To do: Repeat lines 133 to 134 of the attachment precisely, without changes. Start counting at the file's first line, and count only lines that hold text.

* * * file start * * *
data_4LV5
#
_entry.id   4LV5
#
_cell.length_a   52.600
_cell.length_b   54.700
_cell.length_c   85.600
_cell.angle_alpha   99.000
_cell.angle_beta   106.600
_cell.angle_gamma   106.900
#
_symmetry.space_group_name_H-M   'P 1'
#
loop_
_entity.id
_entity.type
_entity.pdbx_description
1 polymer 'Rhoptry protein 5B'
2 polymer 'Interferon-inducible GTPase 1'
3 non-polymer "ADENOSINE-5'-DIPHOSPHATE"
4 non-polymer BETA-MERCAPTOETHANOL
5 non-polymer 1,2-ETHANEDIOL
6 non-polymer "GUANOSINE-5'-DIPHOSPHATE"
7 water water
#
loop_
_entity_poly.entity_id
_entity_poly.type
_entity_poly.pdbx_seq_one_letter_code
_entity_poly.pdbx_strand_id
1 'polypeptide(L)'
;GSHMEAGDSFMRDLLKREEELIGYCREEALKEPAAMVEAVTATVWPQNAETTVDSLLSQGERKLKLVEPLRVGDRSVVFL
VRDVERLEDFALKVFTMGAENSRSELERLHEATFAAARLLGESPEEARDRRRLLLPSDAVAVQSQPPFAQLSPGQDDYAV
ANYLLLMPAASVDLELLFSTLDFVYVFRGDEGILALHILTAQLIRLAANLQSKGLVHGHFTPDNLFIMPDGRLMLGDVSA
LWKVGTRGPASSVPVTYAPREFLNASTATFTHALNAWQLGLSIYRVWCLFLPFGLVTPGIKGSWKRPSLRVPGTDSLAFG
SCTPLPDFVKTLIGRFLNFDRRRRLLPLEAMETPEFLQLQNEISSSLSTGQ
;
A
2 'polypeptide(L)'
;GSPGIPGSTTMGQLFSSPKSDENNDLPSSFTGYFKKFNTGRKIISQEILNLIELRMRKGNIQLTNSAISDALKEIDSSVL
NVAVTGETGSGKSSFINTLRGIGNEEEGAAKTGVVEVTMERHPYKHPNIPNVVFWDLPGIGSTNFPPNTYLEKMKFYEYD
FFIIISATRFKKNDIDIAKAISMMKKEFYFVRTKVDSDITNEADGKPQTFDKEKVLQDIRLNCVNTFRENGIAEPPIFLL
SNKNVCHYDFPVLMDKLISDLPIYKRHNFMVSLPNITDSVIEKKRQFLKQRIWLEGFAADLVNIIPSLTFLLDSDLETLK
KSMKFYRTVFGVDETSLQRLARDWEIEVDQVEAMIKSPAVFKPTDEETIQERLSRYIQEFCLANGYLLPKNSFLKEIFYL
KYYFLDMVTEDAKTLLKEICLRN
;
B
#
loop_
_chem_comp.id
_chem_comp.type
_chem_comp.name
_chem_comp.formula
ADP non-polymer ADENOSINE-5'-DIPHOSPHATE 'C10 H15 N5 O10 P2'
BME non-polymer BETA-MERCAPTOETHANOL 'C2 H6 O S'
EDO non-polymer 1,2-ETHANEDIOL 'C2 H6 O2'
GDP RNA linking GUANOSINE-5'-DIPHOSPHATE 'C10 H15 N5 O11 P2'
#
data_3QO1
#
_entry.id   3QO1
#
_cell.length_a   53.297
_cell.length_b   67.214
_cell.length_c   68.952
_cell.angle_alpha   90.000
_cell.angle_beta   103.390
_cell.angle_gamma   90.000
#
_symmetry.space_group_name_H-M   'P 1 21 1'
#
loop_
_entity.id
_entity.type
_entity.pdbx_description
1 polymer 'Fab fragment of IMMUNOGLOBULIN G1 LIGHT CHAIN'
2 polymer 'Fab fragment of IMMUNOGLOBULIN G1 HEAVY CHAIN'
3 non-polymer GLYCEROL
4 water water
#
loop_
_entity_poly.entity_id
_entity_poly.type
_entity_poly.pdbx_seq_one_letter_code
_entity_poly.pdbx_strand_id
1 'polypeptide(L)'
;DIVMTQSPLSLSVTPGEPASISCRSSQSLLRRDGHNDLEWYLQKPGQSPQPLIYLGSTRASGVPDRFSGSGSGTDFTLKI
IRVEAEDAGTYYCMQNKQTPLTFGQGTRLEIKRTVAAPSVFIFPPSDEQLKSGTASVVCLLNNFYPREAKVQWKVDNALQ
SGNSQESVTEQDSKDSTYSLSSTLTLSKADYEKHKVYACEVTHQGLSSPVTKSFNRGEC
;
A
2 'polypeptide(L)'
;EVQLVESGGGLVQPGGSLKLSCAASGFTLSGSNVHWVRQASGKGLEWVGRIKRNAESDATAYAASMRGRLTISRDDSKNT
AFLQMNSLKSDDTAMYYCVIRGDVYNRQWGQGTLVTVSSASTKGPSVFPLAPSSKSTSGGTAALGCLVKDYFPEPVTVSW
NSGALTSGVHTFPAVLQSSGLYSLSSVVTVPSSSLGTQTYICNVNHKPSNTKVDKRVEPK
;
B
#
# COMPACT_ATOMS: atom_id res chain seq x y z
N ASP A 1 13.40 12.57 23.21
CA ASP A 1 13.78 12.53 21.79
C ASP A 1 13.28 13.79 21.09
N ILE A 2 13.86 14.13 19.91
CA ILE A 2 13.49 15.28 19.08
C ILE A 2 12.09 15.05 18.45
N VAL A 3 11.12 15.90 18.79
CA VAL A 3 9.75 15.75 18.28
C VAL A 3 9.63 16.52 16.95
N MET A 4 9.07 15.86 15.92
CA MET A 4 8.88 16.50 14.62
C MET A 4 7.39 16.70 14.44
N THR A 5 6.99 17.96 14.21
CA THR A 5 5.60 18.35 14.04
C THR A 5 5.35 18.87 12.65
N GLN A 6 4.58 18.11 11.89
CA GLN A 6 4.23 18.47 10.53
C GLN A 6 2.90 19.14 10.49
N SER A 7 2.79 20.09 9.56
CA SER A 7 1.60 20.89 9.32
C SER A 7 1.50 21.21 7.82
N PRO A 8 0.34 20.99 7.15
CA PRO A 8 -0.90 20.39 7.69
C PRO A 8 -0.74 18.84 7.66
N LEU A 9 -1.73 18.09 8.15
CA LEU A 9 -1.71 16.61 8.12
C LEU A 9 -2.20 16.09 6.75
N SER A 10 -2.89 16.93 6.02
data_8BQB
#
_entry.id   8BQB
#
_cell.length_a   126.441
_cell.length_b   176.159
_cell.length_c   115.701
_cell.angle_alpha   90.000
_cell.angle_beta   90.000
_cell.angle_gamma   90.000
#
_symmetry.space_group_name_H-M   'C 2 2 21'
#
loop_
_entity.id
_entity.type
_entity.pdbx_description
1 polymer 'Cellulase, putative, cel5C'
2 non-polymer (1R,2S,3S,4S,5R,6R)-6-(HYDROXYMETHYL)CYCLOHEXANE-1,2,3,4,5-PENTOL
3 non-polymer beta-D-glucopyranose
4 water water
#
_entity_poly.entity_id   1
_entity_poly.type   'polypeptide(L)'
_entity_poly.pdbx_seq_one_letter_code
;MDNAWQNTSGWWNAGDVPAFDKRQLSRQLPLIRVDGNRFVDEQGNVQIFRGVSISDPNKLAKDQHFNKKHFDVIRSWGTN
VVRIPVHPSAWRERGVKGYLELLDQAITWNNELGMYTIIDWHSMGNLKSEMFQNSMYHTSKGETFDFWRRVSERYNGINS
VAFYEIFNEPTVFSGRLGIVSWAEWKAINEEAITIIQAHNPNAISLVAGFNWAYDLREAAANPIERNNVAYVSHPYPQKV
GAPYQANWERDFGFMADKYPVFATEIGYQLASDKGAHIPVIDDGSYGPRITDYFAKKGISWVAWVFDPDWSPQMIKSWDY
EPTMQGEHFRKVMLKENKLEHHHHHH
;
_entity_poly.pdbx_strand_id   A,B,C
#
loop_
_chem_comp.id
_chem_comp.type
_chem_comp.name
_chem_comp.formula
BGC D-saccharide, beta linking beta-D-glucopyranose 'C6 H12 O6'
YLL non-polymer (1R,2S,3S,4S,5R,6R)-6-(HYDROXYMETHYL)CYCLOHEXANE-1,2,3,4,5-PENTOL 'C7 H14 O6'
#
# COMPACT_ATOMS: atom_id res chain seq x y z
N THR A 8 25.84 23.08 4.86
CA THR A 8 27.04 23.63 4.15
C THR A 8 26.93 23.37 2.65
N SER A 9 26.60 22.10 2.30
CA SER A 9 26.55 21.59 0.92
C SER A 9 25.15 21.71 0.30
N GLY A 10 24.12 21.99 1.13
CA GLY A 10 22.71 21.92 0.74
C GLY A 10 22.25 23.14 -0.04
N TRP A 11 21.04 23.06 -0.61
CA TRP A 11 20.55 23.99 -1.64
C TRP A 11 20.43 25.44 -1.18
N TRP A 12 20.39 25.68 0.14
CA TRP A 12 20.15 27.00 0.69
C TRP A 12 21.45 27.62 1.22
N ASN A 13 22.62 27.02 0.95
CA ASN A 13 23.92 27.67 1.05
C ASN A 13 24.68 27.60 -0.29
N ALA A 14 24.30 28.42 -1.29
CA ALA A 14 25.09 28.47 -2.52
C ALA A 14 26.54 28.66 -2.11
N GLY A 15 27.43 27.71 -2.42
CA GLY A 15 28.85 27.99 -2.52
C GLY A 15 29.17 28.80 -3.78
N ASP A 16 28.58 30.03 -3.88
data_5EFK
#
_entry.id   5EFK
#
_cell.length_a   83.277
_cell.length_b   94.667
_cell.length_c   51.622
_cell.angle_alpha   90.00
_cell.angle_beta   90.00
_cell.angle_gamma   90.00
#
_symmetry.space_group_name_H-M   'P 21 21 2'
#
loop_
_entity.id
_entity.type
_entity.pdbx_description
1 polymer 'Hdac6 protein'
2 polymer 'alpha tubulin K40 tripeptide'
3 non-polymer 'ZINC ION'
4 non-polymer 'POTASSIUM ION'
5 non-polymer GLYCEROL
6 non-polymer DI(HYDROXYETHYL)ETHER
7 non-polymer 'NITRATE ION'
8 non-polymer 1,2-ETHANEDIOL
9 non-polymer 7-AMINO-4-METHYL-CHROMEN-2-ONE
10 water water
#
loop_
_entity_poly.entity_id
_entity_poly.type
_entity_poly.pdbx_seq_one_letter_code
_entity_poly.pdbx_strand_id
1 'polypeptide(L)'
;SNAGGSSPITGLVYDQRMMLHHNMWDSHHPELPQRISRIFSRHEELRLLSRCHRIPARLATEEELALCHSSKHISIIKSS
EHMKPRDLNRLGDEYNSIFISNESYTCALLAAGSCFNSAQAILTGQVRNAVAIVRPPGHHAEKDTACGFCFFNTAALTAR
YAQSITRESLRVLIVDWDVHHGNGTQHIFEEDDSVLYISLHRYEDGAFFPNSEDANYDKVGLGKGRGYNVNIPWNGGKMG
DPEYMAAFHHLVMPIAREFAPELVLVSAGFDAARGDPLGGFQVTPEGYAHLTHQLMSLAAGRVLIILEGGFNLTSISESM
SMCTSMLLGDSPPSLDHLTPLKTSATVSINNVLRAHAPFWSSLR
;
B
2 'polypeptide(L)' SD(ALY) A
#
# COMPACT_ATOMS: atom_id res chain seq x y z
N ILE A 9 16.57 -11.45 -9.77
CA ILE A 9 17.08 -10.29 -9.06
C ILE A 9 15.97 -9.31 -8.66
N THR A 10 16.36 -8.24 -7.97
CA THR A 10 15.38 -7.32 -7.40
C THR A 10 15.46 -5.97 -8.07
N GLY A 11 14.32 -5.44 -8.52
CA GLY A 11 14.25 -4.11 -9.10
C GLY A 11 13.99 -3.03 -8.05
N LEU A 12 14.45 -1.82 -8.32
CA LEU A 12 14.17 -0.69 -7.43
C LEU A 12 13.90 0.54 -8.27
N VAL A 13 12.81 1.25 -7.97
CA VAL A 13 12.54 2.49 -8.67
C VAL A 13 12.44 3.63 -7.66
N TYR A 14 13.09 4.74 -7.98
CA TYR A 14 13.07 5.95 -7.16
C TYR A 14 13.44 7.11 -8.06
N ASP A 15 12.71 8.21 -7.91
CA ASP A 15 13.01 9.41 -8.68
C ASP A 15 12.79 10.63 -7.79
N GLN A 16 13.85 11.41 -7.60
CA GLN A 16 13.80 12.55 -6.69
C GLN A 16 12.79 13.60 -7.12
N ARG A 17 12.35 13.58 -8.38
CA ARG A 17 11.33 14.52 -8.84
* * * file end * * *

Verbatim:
_cell.length_b   176.159
_cell.length_c   115.701